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Elizabeth M
User Rank
Blogger
Re: NASA does it again
Elizabeth M   5/6/2013 9:41:00 AM
NO RATINGS
Indeed, Ann, I think this may also have to do with some of the budget concerns NASA has had. Always a bastion of R&D, the agency now has to do more with less. So perhaps it's far better for them to specialize for specific tasks in their robotics research since they don't have the luxury of R&D for R&D's sake anymore. I will check out that slideshow! Partnering up seems to also be a good tactic to keep NASA R&D alive and as innovative as it's always been.

Debera Harward
User Rank
Silver
Re: Cool robot
Debera Harward   5/4/2013 6:05:34 AM
NO RATINGS
Ahan Nasa is doing great work , But i have one question this Robot would have been created for a specific surface level and what i think is that over their its not necessary that all the area has the same surface i mean to say the size of the sand granulaes and pebbles may varry as well as this is a nature and nothing cant be constant .So what have they done in order to over come this issue as the robot can stuck as well because of large pebbels .

Jack Rupert, PE
User Rank
Platinum
Re: Cool robot
Jack Rupert, PE   5/3/2013 5:15:41 PM
NO RATINGS
Of course then we could have a reclamation project for the moon like all the major earth-bound mines have (at least in the US).  We could send our un-recyclables back to even our the mass changes.

Cabe Atwell
User Rank
Blogger
Re: Cool robot
Cabe Atwell   5/3/2013 3:54:10 PM
NO RATINGS
Good idea. Time to strip-mine the moon and fire bolts of ore back to the Earth.

Let's say we mine a trillion tons of ore from the moon and asteroids, adding the Earth's mass. Would that eventually slow the momentum, orbit, etc of the planet? I would imagine, since we would add more mass than there would ever be on the planet in our lifetime. (barring a major collision.)

C

Rob Spiegel
User Rank
Blogger
Re: Cool robot
Rob Spiegel   5/3/2013 3:28:15 PM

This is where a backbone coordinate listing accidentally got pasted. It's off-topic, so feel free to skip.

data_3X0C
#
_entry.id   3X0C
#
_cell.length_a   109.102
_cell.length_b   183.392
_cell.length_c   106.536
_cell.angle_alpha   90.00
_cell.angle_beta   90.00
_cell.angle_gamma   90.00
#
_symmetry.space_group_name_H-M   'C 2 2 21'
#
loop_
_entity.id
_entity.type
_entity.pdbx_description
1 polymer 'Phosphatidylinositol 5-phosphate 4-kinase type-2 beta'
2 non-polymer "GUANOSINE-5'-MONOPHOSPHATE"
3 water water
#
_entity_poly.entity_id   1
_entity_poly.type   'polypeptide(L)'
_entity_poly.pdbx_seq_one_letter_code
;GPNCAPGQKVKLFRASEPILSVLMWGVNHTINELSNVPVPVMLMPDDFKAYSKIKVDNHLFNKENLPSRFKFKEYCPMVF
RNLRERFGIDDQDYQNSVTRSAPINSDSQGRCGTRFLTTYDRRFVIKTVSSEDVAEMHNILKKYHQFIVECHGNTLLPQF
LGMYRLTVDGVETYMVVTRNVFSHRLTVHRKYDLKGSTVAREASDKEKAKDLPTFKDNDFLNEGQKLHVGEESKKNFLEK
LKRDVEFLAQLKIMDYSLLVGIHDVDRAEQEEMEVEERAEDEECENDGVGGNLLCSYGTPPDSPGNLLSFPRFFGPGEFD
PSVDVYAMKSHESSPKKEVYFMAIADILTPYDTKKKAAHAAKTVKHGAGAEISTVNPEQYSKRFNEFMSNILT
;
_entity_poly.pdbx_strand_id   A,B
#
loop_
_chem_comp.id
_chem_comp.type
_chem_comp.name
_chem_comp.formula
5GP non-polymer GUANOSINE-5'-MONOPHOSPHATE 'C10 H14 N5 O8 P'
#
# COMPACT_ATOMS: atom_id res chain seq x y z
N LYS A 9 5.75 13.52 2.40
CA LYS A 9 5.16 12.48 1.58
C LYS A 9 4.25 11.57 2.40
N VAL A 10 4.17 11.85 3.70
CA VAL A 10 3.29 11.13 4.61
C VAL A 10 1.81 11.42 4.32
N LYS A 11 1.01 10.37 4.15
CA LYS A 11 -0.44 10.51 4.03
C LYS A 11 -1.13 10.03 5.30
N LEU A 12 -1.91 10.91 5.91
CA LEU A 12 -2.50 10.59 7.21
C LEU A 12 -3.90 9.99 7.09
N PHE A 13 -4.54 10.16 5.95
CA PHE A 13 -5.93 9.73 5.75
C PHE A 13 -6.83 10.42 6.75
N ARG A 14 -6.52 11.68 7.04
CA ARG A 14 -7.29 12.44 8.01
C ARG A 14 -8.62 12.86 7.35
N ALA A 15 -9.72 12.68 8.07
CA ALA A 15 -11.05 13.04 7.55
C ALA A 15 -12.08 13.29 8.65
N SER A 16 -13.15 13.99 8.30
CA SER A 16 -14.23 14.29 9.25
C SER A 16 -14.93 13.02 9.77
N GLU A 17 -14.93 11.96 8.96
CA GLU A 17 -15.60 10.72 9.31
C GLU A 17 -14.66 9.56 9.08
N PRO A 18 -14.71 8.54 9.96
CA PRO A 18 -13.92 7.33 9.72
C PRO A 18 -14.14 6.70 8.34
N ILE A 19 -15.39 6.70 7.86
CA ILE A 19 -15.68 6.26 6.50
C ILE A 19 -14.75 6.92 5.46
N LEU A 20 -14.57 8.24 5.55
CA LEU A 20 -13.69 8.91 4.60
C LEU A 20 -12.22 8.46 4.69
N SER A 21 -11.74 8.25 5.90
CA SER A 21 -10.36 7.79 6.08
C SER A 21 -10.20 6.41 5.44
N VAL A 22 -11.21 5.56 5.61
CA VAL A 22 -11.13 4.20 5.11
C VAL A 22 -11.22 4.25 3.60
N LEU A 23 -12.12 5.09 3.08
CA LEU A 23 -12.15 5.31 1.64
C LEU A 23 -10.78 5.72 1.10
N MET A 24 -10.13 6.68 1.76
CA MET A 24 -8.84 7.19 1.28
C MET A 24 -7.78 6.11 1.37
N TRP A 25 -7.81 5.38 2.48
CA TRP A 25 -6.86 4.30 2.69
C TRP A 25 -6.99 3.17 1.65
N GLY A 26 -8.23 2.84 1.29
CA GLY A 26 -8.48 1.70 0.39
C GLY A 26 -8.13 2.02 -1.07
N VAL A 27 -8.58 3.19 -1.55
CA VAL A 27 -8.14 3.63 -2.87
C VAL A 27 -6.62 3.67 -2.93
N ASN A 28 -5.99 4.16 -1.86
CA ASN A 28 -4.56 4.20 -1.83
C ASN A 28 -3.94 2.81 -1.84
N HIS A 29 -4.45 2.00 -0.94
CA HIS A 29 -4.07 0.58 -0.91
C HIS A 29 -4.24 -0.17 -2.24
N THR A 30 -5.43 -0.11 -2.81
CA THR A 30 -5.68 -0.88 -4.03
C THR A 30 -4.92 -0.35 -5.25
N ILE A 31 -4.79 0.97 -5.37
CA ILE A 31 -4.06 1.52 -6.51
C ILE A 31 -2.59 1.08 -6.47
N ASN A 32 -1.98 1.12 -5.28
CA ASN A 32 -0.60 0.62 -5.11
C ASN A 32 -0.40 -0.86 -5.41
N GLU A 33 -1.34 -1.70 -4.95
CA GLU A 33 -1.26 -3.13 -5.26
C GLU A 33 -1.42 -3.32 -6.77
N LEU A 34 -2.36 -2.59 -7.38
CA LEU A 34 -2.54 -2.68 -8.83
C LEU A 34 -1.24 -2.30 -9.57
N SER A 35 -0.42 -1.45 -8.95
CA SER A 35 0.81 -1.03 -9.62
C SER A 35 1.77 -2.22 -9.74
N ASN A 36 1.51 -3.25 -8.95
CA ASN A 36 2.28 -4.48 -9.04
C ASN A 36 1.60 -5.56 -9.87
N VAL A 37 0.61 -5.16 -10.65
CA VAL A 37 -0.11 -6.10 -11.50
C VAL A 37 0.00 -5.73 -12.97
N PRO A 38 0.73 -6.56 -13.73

NO RATINGS
Ann, I wonder if this machine is a precursor to mining projects. If we find sufficient valuable metals and elements on the Moon or Mars, than vehicles like this could do the mining with minimally manned ships picking up the payloads and bringing them home.

TJ McDermott
User Rank
Blogger
HARSH environment
TJ McDermott   5/2/2013 11:11:46 PM
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Vacuum.  Extreme temperature swings.  And that dust.  In some ways, the dust is the worst part of the problem.

The lunar astronauts reentered their landers covered in it; pristine white space suits greyed almost black.  It got everywhere.

This is going to be an interesting subject to follow in the coming years.

Charles Murray
User Rank
Blogger
Re: Mining Robot
Charles Murray   5/2/2013 8:07:26 PM
NO RATINGS
Maybe I missed it, but I wonder if this robot has a rechargeable battery. If so, how does it recharge?

apresher
User Rank
Blogger
Mining Robot
apresher   5/2/2013 5:25:44 PM
NO RATINGS
Excellent story, Ann.  Leave it to NASA to come up with a robot that digs effectively.  The barrel design is definitely very interesting as a way to overcome the lack of gravity.  Definitely a different type of design problem.

Ann R. Thryft
User Rank
Blogger
Re: Cool robot
Ann R. Thryft   5/2/2013 1:18:40 PM
NO RATINGS
Agreed, Rob. Although there are also some constraints of Curiosity it doesn't have--those that would involve sensitive scientific instrumentation--and others it has that Curiosity doesn't, such as some mechanical design for soil scooping.

Rob Spiegel
User Rank
Blogger
Cool robot
Rob Spiegel   5/2/2013 12:53:18 PM
NO RATINGS
Wonderful, story, Ann. One thing this robot shares with the Mars Rover is the long list of constraints that the engineers need to manage in development. This type of project brings out the creativity in the design engineer.

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